In The Garden
Hinahina makes sweet ground cover
Heliotropium anomalum var. argenteum
Description: A prostrate ground cover with one of the nicest-smelling flower clusters of all the native Hawaiian plants. Each flower cluster comprises up to 15 small white flowers that protrude above a tight, silvery rosette of leaves.
This indigenous plant is found throughout the Pacific; in Hawaii it is found on the shoreline of all the main islands (additional information below) where they might have occurred in the past. It thrives in the harsh environment along the coast nearest the ocean where there is usually intense sunlight, strong winds and little water in both rocky and sandy terrains.
Landscape use and care: This plant will live and look best planted in an area that most closely resembles its natural habitat -- in other words, as much sun as you can give it, in well-drained soil without much water. Don't be afraid of planting it in a high-wind area; it can handle. If given too much water, shade or both, the plant will grow too fast, becoming leggy, greener and not as silvery. The rosette of leaves will not be more loose than tight, and not as attractive as it could be, and the quick, soft growth of the plant will make it more susceptible to pests like aphids, mealy bugs or scales.
If you notice pests on your plant, treat it by shooting it off with water or by spraying it with a pesticide targeting the specific bugs. When planted in the right location, this plant is one of the most stunning ground covers around. It looks especially nice planted around larger landscaping stones, and when the plant is in bloom, wow! This plant is available for a limited time at all the Home Depots for $5.96.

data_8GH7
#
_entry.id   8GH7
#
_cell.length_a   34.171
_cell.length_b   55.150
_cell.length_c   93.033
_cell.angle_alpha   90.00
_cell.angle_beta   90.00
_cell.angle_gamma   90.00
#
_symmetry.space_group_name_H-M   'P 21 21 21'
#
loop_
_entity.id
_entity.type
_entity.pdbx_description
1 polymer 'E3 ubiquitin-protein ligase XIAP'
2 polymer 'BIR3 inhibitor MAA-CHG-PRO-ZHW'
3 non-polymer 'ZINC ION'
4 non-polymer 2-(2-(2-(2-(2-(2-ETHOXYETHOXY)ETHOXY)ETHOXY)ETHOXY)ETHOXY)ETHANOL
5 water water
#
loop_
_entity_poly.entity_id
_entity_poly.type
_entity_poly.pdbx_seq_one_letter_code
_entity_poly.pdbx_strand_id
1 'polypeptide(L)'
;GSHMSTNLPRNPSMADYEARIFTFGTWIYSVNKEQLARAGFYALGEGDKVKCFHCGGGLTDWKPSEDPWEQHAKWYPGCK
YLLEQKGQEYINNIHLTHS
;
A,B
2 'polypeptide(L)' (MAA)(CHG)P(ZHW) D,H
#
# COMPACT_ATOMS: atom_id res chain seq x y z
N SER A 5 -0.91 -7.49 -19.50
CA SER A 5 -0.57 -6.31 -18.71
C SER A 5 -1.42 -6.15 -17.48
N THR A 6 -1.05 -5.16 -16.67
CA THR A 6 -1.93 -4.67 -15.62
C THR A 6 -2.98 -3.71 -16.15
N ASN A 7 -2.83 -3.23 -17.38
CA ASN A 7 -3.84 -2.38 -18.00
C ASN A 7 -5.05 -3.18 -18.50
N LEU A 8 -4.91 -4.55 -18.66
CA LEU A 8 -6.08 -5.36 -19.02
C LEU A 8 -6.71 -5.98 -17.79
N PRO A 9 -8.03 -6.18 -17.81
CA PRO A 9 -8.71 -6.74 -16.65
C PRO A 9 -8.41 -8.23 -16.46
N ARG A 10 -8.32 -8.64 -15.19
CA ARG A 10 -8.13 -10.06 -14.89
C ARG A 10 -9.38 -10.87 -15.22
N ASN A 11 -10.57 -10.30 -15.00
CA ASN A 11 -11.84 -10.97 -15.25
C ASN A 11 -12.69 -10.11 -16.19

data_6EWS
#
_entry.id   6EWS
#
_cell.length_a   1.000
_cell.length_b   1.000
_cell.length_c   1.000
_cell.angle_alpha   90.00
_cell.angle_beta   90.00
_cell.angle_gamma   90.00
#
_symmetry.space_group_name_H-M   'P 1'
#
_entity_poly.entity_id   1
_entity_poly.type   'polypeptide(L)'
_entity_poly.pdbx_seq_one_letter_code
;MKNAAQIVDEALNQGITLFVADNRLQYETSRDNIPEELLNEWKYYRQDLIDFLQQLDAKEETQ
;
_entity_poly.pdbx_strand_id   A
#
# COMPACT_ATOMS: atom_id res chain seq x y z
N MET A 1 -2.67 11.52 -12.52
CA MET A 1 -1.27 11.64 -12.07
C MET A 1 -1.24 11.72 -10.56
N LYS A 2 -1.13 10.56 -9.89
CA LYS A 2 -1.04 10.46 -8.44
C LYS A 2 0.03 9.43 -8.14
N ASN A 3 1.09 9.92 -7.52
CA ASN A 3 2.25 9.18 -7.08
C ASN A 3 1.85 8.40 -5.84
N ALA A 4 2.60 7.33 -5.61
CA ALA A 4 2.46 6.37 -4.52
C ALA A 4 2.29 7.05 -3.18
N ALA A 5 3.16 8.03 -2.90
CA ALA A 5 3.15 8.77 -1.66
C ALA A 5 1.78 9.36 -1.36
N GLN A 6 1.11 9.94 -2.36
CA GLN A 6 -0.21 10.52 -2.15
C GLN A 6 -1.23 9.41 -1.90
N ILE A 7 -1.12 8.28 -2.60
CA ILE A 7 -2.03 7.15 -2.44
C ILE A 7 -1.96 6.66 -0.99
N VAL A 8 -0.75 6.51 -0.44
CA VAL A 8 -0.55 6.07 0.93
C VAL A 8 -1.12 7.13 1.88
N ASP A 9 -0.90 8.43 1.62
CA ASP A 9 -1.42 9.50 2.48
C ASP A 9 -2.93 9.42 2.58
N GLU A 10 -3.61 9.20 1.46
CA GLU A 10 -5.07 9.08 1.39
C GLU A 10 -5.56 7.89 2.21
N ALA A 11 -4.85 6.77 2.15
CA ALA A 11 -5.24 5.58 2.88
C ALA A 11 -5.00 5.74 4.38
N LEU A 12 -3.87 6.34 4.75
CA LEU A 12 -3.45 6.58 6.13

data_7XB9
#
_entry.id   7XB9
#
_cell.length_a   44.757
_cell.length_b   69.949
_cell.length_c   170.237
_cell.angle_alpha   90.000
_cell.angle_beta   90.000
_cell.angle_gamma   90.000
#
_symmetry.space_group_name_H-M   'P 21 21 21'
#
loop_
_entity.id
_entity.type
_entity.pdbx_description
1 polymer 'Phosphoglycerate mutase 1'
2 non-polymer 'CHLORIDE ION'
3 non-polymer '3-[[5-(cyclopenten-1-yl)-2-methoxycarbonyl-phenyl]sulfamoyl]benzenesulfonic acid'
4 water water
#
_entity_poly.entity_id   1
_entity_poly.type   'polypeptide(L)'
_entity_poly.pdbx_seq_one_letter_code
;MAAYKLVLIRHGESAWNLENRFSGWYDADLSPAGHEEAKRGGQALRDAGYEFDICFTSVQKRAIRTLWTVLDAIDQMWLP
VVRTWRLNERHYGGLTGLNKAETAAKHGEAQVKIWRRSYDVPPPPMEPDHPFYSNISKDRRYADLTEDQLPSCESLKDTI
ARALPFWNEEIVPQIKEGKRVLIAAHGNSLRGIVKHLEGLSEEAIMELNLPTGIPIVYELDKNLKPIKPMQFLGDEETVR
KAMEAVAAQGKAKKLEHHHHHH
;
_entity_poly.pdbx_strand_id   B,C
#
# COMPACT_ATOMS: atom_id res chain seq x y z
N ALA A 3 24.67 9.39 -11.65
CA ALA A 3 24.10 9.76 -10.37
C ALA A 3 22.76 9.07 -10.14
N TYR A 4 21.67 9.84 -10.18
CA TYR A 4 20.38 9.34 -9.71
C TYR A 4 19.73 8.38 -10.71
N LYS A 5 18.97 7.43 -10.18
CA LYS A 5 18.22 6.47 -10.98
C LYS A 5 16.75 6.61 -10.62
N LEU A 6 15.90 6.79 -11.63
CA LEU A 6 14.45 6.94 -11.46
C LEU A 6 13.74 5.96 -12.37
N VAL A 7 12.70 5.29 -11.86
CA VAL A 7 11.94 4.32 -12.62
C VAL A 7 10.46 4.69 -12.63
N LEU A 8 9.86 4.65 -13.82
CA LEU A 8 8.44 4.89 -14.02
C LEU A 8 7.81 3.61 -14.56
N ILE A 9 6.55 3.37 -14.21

Cultural uses: The flowers and leaf rosettes are highly prized and valued for lei making. It would be nice to have this plant in your own yard to have lei-making material at hand, preventing someone from going out and potentially diminishing the few plants remaining in the wild.
The leaves and flowers can also be steeped in boiling water to make a pleasant-tasting, mild tea.
Also: One of my references says that this plant is no longer found on the island of Kahoolawe, which is strange because hinahina is the island plant of Kahoolawe just as ilima is to Oahu and Lokelani (which is not native, by the way) is to Maui. Don't confuse this hinahina plant with the introduced air plant called Spanish moss (often called hinahina or Pele's hair). There is absolutely no relation there, and the plants share the name only because they are both silvery-gray (hinahina in Hawaiian).
co-owns Hui Ku Maoli Ola, a native Hawaiian plant nursery. Contact him at 295-7777 or e-mail Rick.firstname.lastname@example.org